And remember, they’re still kids! They need time to unwind—to go outside and ride their bike. If they’re spending every waking hour outside of school on school work, talk to their teachers and figure out what’s going on.
You don’t want an overstressed kid before they reach high school, and I feel strongly that mental health is more important than academic marks.
Technology sucks sometimes
Generation Z was practically born with a smartphone in their hand. As they move into middle school, their connectedness only increases.
Managing technology use therefore needs to be considered in the parent’s equation of how to survive middle school.
We’ve tried to limit our children’s electronics use, and it only gets tougher during middle school. For my daughter, most of her middle school classwork was done online.
This makes it hard to figure out when they’re doing schoolwork or spending time on other online distractions. We used a filter device to limit certain sites. You could also put the computer in a central location in your home where they won’t be as tempted to watch YouTube instead of doing their assignments.
You’re going to need clear rules about technology. You might even consider an electronics “contract” so boundaries and consequences are established and agreed upon up front. They will test the limits.
And now is the time to get real about online safety conversations. Even if you’ve already had these discussions, a refresher is warranted.
Teach them how to deal with situations and have conversations about online activity often. Tell them they can come to you if they ever have a question or feel uncomfortable (and they won’t get in trouble).
Cell phones were banned at my daughter’s school, because kids were caught sending inappropriate pictures. Yes, sexting happens in middle school. Not to mention cyberbullying and more. Isn’t technology fun?
Help them establish healthy technology habits now, because the technology isn’t going away.
Beware the smells
Find some good deodorant. Buy them 3 sticks so they can keep one in their backpack, one in their room, and one in the bathroom.
Get them on a good shower schedule. Their teachers will thank you.
Seek out and wash those gym clothes from time to time.
Puberty isn’t for the faint of heart.
Be empathetic and don’t make them feel weird about their body changes. They’re going to feel awkward enough already.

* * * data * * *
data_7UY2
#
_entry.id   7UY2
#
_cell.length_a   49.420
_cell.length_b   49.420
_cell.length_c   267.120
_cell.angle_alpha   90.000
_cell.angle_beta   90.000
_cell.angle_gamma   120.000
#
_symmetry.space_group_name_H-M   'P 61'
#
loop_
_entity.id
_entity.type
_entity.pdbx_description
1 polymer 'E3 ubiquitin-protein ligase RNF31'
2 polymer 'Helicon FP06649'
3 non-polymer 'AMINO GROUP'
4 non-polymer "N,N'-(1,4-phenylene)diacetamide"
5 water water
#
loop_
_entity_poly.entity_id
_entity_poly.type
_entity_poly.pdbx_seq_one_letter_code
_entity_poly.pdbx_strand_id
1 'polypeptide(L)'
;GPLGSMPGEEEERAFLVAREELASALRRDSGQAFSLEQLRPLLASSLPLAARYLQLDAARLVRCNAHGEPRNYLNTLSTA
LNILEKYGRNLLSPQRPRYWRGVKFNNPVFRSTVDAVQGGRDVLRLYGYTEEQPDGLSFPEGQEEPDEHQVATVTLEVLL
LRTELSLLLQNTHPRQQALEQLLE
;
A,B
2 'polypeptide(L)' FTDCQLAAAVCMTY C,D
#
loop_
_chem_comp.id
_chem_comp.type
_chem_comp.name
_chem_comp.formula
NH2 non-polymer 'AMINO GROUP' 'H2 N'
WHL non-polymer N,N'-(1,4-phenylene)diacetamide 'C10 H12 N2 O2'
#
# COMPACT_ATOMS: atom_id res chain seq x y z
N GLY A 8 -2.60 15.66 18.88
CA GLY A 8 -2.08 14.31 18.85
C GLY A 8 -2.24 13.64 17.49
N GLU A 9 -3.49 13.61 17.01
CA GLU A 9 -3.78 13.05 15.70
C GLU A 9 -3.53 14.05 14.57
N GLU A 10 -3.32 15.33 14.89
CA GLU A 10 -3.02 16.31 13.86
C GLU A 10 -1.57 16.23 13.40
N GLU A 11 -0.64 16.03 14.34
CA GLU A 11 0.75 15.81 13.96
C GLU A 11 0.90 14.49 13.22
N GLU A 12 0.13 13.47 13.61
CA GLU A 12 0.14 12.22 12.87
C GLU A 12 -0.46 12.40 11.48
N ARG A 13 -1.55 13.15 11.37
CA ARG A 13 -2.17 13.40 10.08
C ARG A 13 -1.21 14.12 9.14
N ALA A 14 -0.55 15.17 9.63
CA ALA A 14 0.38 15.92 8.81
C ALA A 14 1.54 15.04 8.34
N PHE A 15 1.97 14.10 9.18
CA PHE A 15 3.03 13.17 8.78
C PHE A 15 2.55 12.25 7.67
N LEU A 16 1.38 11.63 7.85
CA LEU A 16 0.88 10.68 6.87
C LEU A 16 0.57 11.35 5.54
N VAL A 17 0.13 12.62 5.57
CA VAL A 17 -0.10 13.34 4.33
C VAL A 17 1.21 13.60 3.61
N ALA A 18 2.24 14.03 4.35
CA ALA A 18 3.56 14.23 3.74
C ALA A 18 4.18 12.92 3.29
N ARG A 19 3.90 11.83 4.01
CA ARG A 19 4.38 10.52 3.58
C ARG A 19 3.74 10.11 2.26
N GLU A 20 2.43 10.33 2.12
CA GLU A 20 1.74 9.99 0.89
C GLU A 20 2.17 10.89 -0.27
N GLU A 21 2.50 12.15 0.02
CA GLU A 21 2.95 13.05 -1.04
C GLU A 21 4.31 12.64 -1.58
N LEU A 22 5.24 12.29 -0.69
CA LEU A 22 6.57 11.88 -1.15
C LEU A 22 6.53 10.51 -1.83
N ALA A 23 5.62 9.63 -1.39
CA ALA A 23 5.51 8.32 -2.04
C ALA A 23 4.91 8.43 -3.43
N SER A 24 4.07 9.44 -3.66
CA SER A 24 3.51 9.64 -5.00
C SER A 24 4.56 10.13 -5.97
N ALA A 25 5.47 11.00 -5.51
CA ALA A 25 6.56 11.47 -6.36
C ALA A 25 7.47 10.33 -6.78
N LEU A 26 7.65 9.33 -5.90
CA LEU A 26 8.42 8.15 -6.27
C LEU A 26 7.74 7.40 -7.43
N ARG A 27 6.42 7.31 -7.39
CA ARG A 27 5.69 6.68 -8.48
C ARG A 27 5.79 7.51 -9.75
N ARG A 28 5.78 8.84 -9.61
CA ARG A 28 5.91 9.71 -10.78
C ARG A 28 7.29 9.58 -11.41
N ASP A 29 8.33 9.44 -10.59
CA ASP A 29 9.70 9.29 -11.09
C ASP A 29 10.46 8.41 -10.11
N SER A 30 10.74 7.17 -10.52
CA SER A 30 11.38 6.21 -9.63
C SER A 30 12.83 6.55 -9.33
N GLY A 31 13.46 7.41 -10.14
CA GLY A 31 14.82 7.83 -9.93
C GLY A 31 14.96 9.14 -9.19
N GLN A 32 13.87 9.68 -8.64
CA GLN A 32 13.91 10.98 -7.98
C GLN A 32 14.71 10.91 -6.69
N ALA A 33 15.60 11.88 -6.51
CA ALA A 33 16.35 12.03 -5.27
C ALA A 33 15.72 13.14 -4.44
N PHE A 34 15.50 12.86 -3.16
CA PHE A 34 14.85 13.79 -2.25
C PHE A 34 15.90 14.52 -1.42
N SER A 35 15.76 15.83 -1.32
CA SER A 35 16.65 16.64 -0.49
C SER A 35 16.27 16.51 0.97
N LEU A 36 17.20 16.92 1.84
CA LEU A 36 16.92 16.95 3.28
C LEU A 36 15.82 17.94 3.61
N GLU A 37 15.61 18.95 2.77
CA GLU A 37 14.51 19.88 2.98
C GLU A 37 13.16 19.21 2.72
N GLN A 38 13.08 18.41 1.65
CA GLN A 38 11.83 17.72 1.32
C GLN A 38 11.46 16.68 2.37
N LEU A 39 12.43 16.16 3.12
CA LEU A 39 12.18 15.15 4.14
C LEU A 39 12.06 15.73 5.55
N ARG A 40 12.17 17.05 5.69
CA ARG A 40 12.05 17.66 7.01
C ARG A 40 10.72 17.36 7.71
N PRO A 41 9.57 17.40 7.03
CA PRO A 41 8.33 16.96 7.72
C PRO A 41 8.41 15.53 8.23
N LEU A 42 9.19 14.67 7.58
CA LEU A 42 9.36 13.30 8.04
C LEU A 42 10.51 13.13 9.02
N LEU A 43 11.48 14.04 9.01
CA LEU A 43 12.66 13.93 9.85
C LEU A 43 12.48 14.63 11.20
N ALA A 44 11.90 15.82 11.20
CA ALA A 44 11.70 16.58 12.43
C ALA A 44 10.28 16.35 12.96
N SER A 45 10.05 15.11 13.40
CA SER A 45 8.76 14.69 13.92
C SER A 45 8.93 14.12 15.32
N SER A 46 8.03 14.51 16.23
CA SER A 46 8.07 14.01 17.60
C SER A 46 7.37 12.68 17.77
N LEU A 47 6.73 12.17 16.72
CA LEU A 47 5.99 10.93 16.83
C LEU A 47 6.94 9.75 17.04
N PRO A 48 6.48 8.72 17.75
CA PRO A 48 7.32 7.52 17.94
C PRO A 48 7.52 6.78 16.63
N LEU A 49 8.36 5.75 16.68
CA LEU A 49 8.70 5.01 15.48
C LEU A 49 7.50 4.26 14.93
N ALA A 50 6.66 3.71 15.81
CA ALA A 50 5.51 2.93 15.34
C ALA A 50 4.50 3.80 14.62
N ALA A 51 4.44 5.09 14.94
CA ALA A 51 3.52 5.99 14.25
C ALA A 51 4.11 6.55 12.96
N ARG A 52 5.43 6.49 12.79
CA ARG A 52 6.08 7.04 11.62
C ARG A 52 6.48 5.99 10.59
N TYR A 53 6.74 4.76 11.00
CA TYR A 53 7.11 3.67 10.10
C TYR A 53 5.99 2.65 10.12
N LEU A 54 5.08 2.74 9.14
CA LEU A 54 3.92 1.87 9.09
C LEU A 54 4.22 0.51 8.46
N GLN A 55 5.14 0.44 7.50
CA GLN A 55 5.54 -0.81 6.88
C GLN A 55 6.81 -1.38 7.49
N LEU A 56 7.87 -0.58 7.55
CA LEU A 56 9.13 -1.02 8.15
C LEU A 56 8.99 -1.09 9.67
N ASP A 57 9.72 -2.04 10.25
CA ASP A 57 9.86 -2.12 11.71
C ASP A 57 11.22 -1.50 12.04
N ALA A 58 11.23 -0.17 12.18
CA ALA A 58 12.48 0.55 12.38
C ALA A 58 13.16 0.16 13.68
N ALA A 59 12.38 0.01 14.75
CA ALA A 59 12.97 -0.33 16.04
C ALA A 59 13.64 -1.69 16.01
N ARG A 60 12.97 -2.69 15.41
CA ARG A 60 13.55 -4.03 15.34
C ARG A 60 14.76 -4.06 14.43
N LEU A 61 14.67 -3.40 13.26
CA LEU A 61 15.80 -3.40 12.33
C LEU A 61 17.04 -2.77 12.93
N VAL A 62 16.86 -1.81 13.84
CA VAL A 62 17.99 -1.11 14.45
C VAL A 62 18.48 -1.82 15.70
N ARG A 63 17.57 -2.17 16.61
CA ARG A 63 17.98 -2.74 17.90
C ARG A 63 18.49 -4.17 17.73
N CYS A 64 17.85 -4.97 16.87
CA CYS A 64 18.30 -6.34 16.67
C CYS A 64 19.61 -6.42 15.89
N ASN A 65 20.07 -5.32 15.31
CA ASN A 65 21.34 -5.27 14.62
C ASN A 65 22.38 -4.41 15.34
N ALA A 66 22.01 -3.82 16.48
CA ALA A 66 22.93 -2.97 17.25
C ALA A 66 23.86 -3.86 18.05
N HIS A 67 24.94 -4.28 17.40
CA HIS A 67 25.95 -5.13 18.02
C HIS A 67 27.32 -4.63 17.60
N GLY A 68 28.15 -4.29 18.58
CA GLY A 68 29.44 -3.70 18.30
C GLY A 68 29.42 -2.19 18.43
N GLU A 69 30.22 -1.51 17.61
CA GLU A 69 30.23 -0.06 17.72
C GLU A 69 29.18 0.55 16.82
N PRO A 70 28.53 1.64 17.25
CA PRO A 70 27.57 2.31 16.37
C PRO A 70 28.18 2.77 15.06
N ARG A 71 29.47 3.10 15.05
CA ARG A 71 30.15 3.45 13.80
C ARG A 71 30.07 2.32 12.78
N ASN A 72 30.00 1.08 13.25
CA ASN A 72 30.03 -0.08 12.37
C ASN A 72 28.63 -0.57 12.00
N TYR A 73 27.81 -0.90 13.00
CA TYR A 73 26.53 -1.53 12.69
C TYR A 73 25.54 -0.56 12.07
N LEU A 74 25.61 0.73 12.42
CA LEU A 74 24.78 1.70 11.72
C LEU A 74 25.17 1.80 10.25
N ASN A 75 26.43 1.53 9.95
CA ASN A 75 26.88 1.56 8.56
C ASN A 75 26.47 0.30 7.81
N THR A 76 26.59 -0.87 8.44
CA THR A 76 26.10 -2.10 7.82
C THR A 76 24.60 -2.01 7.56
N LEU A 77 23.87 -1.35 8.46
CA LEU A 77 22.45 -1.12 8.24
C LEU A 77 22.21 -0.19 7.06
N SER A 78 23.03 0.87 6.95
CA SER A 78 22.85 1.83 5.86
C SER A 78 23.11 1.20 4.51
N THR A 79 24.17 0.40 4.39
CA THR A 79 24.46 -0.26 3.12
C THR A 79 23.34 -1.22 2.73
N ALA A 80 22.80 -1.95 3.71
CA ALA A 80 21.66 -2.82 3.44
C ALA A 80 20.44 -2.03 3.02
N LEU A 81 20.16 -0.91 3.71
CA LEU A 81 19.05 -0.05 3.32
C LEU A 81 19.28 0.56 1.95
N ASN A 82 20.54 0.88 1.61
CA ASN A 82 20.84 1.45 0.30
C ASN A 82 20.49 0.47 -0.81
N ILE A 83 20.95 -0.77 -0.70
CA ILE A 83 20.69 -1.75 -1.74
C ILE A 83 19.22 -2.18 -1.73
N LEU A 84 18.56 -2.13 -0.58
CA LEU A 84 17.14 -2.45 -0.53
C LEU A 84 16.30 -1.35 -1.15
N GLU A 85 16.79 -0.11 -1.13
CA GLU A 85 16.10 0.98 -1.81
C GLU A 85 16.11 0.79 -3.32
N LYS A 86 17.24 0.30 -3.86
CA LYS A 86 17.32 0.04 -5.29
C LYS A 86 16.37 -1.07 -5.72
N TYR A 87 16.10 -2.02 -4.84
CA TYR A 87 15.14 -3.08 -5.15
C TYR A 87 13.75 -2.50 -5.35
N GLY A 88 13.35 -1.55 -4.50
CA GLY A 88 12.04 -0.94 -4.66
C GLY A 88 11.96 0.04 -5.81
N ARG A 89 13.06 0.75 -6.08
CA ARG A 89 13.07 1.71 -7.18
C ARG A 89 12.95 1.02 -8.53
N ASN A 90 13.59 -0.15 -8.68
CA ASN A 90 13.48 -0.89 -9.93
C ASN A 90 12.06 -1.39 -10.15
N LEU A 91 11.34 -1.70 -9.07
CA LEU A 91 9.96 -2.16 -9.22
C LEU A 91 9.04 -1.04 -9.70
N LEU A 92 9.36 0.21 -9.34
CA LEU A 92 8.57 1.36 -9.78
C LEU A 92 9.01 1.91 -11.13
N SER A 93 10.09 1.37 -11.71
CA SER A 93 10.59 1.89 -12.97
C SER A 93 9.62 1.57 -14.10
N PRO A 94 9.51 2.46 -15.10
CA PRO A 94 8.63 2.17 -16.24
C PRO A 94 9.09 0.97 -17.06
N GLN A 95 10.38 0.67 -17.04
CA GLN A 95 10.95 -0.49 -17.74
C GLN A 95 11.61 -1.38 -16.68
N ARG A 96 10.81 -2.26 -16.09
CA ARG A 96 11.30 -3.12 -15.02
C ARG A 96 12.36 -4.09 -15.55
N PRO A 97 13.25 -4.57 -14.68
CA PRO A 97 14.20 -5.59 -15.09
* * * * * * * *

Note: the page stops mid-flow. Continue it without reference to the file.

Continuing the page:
Friends matter—big time
This is the time in your child’s life when their friends start to matter more than their parents. The good news is they can form strong bonds that enrich their lives and help them grow.
I met some of my very best friends in middle school that I’m still close with more than 20 years later!
The bad news is, you might start to feel like you’re on the sidelines and not as involved in their life. You might have to pry information out of them. It’s normal.
Rejections from their peers can also feel huge and terrible. When this happens, your child will need you to be understanding and offer support.
As you’re able, help them to form connections with kids outside of school by taking them to meetups or letting them participate in extracurricular activities. These connections are important to their sense of self at this age.
Keep an eye on the friendships they’re developing to make sure they seem healthy. You have the ability to limit interactions if they’re not good for your child.
They’re still kids
At around 11 to 13 years old, sometimes adults need a reminder that middle schoolers are still kids!
Sure, they’re going to need to start showing a little more responsibility. But don’t be in a rush to put an end to their childhood. Let them have these last few years. They still want to have fun and be kids.
Just make sure they take a shower 😊
Watch for warning signs
This can be an especially trying time in a child’s life. If you have any concerns about your child’s mental, emotional, or physical well-being, don’t hesitate to reach out to a healthcare professional.
While you’re at it, be on the lookout for signs of mom burnout in yourself.
There are some good things about middle school
I know, I know—I made it seem pretty horrible, right? But there are some good things about the middle school years.
Adolescence has some of the biggest human development leaps outside of infancy. They’re doing some pretty amazing stuff inside that tween brain of theirs.
What I’ve enjoyed most is seeing my child start to emerge more as their true self. I’ve seen my daughter grow into her own unique personality, hone in on her interests, and stand up for herself.
As they step out of the cloak of their younger childhood, you’ll get a glimpse at where they’re headed as a person. It can be exciting and rewarding as a parent. Your influence will still be there, but you’ll see them begin to make their own path and decisions.
They’ll be going through some difficult times, but I’ve also been impressed by my kid’s strength and resilience.
You can do this, and your kid can too
As tough as the middle school years are, your child can get through them and so can you. Most kids get through these years without long-lasting trauma.
Make some connections with parents who have kids of a similar age. It will help you to have your own tribe that can relate.
There are challenges that arise in the tween years that you’ll want to discuss with someone who understands. Or even just to vent and laugh about! Did I mention having a sense of humor as a parent is one of the keys of how to survive middle school?
Your kid will do and say some dumb things. You won’t be the perfect parent.
These transition years are like the training wheels for teenagers, before things get too awfully serious. It’s a strange phase of childhood where it can be hard to know if you’re doing the right thing.
Know that you’re both struggling together. And if you act out of love, chances are you’re on the right track.
Be there for your kiddo. They need you. And as we know, the time goes by quick. Before you know it, you’ll be packing them off to high school.
Don’t forget to take care of yourself during these challenging times. You’ve got this!